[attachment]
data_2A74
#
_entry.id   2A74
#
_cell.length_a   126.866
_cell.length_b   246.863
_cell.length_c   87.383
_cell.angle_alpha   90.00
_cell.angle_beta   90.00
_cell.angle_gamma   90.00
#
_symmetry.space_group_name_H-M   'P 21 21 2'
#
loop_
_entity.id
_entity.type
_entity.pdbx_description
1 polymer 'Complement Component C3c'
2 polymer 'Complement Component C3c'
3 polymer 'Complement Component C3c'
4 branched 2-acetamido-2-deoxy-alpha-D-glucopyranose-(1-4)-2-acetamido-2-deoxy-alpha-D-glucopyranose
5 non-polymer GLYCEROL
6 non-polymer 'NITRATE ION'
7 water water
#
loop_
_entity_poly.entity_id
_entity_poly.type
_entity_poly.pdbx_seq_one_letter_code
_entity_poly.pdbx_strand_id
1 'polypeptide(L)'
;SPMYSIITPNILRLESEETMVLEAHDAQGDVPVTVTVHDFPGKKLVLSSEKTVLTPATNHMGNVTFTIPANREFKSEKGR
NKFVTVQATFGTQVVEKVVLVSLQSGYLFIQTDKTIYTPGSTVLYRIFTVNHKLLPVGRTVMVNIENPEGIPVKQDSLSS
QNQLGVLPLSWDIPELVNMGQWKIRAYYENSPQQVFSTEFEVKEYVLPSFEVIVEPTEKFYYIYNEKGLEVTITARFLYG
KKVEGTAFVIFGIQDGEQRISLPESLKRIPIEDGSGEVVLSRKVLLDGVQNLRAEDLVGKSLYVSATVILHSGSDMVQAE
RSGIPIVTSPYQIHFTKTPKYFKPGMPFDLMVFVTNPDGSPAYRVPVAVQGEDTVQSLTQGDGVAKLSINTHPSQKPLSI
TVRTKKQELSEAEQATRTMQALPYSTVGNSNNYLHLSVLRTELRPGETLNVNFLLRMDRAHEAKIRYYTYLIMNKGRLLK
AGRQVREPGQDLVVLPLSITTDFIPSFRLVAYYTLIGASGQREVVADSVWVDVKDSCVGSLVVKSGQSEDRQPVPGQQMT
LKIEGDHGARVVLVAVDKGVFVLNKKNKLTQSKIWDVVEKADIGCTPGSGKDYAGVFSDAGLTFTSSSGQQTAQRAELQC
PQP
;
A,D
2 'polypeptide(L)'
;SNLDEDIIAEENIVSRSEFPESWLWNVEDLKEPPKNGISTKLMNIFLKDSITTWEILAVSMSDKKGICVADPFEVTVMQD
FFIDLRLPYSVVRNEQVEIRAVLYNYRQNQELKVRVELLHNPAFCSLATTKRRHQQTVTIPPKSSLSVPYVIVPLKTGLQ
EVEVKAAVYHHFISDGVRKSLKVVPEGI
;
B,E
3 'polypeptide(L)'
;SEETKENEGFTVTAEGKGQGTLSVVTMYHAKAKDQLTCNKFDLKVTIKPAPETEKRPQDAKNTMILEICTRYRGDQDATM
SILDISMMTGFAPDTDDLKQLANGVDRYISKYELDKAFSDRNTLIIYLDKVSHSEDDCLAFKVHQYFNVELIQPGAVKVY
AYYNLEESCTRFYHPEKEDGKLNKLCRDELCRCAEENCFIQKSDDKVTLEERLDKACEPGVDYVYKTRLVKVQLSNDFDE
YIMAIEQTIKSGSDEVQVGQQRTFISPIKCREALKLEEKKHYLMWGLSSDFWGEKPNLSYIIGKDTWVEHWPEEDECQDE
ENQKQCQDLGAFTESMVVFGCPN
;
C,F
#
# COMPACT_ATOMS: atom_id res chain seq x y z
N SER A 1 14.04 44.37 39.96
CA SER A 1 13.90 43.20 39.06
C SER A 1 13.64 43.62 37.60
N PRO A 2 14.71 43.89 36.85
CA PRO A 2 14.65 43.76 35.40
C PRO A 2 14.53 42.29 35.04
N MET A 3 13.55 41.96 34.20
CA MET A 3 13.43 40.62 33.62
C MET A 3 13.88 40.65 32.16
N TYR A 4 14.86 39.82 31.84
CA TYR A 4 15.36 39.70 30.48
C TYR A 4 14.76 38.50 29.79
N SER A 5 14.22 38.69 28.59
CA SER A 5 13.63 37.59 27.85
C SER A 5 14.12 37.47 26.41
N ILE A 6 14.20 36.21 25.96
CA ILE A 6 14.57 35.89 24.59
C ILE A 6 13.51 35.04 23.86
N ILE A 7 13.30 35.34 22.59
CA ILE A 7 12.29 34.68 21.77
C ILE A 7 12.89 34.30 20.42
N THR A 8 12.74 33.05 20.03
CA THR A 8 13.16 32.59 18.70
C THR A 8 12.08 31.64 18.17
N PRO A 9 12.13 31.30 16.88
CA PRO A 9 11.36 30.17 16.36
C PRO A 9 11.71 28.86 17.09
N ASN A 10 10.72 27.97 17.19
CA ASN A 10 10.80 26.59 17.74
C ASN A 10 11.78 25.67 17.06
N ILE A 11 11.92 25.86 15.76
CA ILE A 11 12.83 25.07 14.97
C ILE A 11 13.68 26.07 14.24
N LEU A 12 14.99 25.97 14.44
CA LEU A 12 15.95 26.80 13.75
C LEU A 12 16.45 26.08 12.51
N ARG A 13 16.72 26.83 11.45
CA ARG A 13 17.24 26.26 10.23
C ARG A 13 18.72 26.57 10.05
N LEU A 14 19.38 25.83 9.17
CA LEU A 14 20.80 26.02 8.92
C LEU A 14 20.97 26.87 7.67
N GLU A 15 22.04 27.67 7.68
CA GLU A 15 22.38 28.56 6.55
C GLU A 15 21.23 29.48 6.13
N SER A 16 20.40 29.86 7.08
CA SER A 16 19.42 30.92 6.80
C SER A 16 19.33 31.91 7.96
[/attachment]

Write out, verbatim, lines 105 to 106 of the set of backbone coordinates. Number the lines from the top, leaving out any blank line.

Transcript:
CA SER A 16 19.42 30.92 6.80
C SER A 16 19.33 31.91 7.96